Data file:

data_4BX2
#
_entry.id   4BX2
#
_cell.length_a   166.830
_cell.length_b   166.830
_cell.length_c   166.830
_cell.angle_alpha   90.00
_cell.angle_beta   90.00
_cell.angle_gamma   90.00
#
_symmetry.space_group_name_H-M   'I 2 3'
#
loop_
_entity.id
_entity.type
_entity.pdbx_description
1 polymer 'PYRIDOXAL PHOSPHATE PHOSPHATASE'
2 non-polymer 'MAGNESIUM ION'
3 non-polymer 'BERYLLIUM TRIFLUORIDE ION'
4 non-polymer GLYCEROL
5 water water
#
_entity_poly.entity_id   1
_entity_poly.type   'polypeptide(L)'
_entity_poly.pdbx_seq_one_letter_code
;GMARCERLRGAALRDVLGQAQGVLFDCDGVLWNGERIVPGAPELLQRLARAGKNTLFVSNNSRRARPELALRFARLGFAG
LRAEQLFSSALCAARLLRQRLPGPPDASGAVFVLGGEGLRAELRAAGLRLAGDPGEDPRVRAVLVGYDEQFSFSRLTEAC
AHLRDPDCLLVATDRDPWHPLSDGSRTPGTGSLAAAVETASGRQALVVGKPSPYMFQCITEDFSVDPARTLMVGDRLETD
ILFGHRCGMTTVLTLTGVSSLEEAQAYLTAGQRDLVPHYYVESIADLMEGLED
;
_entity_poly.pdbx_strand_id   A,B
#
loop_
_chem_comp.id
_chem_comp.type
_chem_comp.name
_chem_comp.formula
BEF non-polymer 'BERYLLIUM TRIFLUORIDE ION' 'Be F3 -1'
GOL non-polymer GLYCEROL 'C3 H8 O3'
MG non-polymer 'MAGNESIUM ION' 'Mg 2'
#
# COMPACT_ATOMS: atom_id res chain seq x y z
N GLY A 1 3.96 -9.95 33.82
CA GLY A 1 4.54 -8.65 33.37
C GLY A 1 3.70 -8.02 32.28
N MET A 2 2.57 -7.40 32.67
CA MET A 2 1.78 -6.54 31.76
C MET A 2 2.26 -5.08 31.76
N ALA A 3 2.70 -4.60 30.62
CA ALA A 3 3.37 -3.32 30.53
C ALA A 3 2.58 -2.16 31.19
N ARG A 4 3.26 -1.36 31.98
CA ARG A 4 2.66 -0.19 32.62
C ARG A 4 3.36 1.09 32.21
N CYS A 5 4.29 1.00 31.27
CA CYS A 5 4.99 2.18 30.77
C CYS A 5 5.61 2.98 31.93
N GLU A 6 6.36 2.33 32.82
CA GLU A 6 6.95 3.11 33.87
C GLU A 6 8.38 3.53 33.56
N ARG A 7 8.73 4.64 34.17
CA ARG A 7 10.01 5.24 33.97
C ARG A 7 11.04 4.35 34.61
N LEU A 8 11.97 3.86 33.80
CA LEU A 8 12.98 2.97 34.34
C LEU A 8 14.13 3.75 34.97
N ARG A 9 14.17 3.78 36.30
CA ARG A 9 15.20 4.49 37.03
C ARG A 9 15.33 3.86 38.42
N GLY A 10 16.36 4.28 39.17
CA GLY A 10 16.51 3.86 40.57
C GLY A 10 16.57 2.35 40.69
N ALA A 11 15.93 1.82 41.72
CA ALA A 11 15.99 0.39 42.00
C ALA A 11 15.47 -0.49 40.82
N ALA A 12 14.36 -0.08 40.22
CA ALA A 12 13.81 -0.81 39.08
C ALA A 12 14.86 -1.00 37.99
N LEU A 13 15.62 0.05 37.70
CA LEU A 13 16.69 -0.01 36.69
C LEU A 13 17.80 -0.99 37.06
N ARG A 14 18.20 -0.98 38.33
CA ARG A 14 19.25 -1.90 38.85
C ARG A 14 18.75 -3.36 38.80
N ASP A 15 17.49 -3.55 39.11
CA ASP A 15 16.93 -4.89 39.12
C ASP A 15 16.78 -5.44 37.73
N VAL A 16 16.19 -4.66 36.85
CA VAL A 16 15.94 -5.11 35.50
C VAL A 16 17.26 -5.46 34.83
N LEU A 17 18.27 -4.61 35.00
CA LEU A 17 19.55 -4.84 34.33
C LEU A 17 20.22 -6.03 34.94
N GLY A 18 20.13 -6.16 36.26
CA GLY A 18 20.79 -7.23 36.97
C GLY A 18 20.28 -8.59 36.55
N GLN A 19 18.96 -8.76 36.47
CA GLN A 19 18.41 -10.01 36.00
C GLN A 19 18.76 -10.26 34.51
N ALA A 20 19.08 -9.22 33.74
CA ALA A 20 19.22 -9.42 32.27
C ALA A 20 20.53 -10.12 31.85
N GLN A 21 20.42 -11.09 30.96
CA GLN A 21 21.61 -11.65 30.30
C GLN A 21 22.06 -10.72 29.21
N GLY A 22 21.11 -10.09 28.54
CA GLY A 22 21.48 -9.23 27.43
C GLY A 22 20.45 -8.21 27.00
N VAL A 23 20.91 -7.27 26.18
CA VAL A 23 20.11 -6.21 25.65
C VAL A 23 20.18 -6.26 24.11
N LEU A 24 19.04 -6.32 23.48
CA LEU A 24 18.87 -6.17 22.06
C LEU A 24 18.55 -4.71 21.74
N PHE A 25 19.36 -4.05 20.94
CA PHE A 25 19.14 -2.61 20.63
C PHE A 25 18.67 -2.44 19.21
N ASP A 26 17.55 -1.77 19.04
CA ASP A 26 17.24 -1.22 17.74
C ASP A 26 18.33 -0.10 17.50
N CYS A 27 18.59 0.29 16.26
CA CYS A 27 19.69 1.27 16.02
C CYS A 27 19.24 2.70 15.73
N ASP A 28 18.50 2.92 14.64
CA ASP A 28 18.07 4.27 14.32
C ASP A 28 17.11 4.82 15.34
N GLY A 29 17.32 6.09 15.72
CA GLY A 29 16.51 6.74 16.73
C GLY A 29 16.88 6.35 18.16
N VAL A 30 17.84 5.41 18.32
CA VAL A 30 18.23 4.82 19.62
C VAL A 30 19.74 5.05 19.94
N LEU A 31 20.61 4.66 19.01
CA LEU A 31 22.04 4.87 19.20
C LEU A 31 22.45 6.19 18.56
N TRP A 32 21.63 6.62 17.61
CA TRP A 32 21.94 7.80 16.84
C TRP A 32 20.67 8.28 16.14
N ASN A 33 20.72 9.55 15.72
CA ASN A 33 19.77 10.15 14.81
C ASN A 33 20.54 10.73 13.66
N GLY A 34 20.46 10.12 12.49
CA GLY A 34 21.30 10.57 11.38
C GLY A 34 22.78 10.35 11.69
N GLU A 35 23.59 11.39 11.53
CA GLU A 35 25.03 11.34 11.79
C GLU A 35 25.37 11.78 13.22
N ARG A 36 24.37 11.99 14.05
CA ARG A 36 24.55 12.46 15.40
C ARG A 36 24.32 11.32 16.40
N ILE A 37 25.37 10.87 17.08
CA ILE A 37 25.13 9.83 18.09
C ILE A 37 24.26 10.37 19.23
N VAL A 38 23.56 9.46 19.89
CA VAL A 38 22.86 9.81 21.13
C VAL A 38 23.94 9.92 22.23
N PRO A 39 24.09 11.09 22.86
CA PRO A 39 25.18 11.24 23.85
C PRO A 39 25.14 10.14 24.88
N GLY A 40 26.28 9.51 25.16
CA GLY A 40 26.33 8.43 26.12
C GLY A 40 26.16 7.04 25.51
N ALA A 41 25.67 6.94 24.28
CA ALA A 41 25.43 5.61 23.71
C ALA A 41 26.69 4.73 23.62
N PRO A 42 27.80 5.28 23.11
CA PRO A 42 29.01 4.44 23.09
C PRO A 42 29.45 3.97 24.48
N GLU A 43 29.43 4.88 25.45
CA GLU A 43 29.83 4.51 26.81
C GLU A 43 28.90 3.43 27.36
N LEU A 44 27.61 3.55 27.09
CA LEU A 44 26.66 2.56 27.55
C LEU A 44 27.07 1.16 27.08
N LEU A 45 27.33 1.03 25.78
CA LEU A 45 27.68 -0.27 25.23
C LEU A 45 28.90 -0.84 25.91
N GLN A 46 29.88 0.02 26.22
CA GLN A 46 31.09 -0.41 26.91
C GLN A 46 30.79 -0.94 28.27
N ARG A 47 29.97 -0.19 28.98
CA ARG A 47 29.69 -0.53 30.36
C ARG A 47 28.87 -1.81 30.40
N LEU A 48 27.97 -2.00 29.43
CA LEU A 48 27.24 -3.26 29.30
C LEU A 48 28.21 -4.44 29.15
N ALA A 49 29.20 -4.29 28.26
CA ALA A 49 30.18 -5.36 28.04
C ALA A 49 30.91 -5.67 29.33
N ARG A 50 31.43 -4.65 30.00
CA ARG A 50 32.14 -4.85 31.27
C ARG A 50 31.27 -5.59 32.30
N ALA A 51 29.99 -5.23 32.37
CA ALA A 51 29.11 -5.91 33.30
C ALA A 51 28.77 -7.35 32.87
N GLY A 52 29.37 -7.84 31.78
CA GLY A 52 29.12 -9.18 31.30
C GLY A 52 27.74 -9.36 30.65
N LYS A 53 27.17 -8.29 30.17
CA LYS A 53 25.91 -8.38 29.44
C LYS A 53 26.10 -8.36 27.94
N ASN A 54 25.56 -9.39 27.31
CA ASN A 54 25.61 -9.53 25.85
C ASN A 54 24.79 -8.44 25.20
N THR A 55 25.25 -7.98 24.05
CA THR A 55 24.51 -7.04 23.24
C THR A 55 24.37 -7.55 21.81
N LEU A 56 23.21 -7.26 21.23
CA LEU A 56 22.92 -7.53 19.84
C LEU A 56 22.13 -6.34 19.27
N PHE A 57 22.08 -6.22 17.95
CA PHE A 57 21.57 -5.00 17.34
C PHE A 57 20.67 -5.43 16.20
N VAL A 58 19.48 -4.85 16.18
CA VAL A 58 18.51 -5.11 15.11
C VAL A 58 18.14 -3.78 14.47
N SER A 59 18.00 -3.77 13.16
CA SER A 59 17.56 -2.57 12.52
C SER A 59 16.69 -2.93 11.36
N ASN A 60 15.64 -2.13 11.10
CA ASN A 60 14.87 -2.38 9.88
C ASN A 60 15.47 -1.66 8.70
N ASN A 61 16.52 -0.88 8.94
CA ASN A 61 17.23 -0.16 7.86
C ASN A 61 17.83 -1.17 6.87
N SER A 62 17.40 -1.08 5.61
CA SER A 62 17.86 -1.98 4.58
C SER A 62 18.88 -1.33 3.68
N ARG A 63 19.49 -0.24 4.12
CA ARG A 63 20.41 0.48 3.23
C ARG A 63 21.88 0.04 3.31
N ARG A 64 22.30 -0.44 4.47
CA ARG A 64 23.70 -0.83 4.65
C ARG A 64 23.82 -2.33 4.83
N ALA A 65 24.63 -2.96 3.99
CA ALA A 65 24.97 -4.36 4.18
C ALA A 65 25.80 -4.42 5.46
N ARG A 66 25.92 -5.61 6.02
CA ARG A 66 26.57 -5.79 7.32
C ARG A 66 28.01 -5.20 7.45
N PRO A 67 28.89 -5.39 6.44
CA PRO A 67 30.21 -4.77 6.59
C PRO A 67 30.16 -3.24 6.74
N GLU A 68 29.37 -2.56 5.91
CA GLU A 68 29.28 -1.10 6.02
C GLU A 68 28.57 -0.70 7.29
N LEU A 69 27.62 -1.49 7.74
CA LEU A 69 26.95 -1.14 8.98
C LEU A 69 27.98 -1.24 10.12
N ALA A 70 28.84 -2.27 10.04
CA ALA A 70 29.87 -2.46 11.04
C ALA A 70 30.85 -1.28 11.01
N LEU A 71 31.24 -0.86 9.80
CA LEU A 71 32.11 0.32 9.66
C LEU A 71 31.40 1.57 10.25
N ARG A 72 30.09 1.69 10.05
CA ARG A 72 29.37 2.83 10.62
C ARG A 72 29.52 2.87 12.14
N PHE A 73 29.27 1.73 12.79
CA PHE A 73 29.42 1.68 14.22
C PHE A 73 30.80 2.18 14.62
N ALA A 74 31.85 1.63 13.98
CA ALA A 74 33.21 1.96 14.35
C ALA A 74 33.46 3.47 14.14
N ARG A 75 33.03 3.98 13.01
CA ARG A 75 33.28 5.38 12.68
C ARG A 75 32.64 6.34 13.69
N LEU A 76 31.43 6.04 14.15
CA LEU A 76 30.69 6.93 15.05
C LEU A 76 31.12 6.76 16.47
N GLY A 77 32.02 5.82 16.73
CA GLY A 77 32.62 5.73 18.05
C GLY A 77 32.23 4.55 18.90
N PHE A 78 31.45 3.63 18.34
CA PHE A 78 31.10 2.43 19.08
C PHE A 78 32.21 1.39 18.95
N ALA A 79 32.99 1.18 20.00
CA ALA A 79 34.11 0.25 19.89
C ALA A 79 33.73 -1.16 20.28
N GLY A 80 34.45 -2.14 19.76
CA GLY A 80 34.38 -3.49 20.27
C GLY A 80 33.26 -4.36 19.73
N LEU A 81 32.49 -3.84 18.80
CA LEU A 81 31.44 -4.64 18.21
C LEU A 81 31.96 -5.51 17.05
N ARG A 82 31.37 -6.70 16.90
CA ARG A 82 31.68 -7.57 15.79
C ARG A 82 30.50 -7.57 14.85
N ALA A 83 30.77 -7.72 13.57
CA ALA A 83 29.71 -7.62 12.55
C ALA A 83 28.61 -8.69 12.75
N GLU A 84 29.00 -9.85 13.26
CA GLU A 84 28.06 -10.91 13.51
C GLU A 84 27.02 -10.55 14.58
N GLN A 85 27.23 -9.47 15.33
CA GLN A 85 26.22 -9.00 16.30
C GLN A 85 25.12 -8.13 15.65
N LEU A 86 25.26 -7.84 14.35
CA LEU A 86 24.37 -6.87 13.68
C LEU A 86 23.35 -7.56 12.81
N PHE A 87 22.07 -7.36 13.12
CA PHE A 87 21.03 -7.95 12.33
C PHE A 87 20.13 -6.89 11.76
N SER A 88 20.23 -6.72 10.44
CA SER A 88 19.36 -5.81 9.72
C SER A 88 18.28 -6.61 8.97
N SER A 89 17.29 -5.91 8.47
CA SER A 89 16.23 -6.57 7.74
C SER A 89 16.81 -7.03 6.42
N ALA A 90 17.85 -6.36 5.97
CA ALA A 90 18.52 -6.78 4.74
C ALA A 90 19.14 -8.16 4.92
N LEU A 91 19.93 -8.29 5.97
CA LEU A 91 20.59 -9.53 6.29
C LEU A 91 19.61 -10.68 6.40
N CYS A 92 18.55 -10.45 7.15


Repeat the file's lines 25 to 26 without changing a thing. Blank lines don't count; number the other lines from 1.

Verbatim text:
_entity_poly.type   'polypeptide(L)'
_entity_poly.pdbx_seq_one_letter_code